Coma Completely unconscious, no response to pain or to any external or internal stimuli (e.g., when suctioned, does not try to push the catheter away), light coma has some reflex activity but no purposeful movement, deep coma has no motor response.
CVA s/s Sudden weakness, usually ipsilateral; sudden confusion, trouble speaking, or understanding, sudden vision change; sudden trouble walking; sudden severe headache
Parkinsons s/s Posture stooped; trunk pitched forward; elbows, hips, & knees flexed. Steps short & shuffling. Hesitation to begin walking, & difficult to stop suddenly. Holds body rigid. Walks and turns body as one fixed unit. Difficulty with any change in direction.
Right Hemisphere Visual spatial skills; expressing emotion; concentration & attention; sense of direction
Left Hemisphere Language; speech; reading & writing; math; verbal communication
Frontal lobe contains primary motor cortex; personality, behavior, emotions, and intellectual function; Precentral gyrus (voluntary movement); Broca's area (speech)
Precentral gyrus in the frontal lobe; initiates voluntary movement.
Broca's area in the frontal lobe; mediates motor speech. When injured in the dominant hemisphere, expressive aphasia results.
Parietal lobe contains primary sensory cortex; position sense, touch, shape, & texture of objects
Postcentral gyrus in the Parietal lobe; the primary center for sensation.
Temporal lobe behind the ear; the primary auditory cortex; Wernicke's area (language comprehension); interprets auditory, visual & somatic input; hearing, taste, and smell.
Occipital lobe the primary visual cortex; receives visual information.
Wernicke's area in the temporal lobe; associated with language comprehension. When damaged in the person's dominant hemisphere, receptive aphasia results. The person hears sound, but it has no meaning, like hearing a foreign language.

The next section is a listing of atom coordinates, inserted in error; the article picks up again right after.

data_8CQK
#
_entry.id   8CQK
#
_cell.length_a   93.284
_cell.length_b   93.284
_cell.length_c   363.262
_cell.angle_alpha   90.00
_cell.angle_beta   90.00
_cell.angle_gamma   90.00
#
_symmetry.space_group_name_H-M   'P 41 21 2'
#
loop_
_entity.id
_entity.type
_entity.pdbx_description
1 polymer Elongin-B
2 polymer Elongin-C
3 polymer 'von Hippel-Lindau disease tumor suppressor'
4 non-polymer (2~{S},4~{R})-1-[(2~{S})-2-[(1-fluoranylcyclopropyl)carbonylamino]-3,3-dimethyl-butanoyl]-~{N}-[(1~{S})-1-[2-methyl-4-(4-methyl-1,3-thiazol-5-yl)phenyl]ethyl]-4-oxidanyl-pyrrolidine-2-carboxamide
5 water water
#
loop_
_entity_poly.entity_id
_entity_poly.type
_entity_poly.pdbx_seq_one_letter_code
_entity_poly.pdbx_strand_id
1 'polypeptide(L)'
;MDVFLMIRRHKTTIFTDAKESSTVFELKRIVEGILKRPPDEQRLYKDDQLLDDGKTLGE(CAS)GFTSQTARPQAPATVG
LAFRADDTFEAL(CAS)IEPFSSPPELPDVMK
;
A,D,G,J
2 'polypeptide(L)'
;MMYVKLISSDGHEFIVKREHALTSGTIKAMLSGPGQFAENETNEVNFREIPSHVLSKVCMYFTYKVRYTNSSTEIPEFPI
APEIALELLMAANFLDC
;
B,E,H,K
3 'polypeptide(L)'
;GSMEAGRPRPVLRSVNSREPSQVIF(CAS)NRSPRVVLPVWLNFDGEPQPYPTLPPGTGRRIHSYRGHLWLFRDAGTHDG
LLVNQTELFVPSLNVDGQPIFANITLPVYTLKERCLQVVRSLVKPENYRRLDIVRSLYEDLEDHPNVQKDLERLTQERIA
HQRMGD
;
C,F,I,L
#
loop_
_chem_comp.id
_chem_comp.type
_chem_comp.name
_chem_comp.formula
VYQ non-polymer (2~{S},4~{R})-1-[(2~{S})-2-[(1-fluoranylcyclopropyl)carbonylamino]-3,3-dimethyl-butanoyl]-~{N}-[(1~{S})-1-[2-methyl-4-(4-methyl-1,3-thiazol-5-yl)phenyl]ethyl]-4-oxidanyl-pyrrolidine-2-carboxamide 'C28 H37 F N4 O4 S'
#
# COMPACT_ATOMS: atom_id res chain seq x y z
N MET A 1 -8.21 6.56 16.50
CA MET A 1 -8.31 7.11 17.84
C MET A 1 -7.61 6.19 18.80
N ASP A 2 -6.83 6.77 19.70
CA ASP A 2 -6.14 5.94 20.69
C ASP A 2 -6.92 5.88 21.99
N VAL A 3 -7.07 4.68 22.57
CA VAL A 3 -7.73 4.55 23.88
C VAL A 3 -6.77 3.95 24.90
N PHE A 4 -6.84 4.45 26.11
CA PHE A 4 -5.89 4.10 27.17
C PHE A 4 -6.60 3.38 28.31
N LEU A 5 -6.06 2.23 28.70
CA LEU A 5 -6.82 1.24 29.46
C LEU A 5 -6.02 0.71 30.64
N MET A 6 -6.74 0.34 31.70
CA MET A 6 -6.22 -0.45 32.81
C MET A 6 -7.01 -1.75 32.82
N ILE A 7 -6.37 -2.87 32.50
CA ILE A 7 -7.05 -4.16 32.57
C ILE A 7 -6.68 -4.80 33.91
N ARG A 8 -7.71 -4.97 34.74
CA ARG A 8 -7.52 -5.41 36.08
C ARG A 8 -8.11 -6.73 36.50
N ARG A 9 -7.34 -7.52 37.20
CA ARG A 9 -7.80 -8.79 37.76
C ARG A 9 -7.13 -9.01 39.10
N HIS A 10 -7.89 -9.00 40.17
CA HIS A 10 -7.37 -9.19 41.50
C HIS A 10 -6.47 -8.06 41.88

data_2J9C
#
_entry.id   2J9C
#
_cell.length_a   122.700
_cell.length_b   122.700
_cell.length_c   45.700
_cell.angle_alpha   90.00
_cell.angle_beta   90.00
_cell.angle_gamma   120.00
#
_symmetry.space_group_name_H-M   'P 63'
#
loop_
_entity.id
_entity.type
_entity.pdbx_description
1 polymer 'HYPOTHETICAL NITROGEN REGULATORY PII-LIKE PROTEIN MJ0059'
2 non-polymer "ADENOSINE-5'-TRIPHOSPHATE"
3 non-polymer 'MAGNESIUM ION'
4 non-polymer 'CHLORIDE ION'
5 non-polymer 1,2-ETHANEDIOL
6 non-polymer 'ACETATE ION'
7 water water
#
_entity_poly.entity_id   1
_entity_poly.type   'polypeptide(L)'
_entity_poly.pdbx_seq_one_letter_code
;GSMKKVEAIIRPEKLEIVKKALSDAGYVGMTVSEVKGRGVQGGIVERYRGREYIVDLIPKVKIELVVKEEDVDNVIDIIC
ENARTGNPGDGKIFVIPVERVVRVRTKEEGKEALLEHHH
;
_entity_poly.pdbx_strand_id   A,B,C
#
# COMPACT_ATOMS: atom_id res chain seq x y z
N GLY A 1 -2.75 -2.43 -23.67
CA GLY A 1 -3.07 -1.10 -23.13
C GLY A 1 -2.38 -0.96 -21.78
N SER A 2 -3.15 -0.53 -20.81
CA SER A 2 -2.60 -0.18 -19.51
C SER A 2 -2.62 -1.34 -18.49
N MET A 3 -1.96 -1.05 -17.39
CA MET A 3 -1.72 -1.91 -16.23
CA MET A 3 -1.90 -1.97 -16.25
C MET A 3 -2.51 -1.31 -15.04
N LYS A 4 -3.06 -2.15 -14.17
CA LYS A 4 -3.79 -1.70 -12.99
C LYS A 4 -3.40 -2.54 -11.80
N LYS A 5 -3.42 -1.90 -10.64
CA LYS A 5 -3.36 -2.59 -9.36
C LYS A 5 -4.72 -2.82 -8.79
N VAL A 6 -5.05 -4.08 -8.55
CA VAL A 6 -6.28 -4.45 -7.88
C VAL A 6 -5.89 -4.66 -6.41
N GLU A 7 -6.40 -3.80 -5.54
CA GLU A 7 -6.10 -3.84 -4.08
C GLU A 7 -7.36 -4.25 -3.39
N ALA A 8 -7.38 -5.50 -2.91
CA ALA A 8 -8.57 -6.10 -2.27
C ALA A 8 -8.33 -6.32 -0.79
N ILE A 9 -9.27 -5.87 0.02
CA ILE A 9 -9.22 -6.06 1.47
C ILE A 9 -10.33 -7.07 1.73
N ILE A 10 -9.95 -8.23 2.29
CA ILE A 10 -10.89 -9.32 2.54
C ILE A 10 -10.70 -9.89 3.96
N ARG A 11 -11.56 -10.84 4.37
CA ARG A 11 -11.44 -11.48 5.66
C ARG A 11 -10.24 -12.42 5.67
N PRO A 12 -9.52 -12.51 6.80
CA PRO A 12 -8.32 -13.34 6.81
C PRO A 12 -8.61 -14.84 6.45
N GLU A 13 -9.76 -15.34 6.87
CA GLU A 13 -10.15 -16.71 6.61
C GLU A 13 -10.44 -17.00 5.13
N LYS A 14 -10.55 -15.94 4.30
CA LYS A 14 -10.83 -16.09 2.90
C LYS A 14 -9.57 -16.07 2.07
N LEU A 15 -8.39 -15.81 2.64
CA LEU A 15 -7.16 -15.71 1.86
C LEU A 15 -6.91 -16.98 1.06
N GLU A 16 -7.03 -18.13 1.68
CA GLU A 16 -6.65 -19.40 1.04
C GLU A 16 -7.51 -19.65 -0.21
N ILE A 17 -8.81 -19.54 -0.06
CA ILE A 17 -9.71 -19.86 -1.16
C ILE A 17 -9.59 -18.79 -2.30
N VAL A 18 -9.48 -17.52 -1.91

Basal ganglia create smooth, coordinated voluntary movement by balancing the production of acetylcholine & dopamine (neurotransmitters) – Automatic movements like arm swing alternate with legs when walk
Thalamus Relay station for the nervous system; Sensory pathways of the spinal cord and brainstem form synapses
Hypothalamus (Homeostasis); Temperature, HR, BP, sleep center; ANS responses; Storage & secretion of pituitary gland hormones
Cerbellum motor coordination of voluntary movements, equilibrium & muscle tone; hemisphere controls ipsilateral side of body
Midbrain relay info r/t muscle movement to brain
Pons Relays senosry info; regulates respiration
Medulla involuntary functions (e.g., breathing)
CN I Olfactory - Smell
CN II Optic - Vision
CN III Oculomotor - Extraocular Movement, opening eyelids; pupil constriction, lens shape
CN IV Trochlear - Down & inward eye movement
CN V Trigeminal - mastication muscles; sensation of face & scalp, cornea, mucous membranes of mouth and nose
CN VI Abducens - Lateral eye movement
CN VII Facial - facial muscles, close eye, labial speech, close mouth; taste (sweet, salty, sour, bitter) on anterior two thirds of tongue; saliva and tear secretion
CN VIII Acoustic - Hearing & equilibrium
CN IX Glossopharyngeal - pharynx movement (phonation & swallowing); taste on posterior 1/3 of tongue, pharynx (gag reflex); parotid gland, carotid reflex
CN X Vagus - Pharynx & larynx movement (talking & swallowing); sensation from carotid body, carotid sinus, pharynx, viscera; carotid reflex
CN XI Spinal Accessory - Trapezius & sternomastoid muscle movement
CN XII Hypoglossal - tongue movement
Dorsiflexion Flexion of the ankle (tibiotalar joint)
Plantar flexion Extension of the ankle (tibiotalar joint)
Flexion bending a limb at a joint
Extension straightening a limb at a joint
Abduction moving a limb away from the midline of the body
Adduction moving a limb toward the midline of the body
Pronation turning the forearm so that the palm is down
Supination turning the forearm so that the palm is up
Circumduction moving the arm in a circle around the shoulder
Inversion moving the sole of the foot inward at the ankle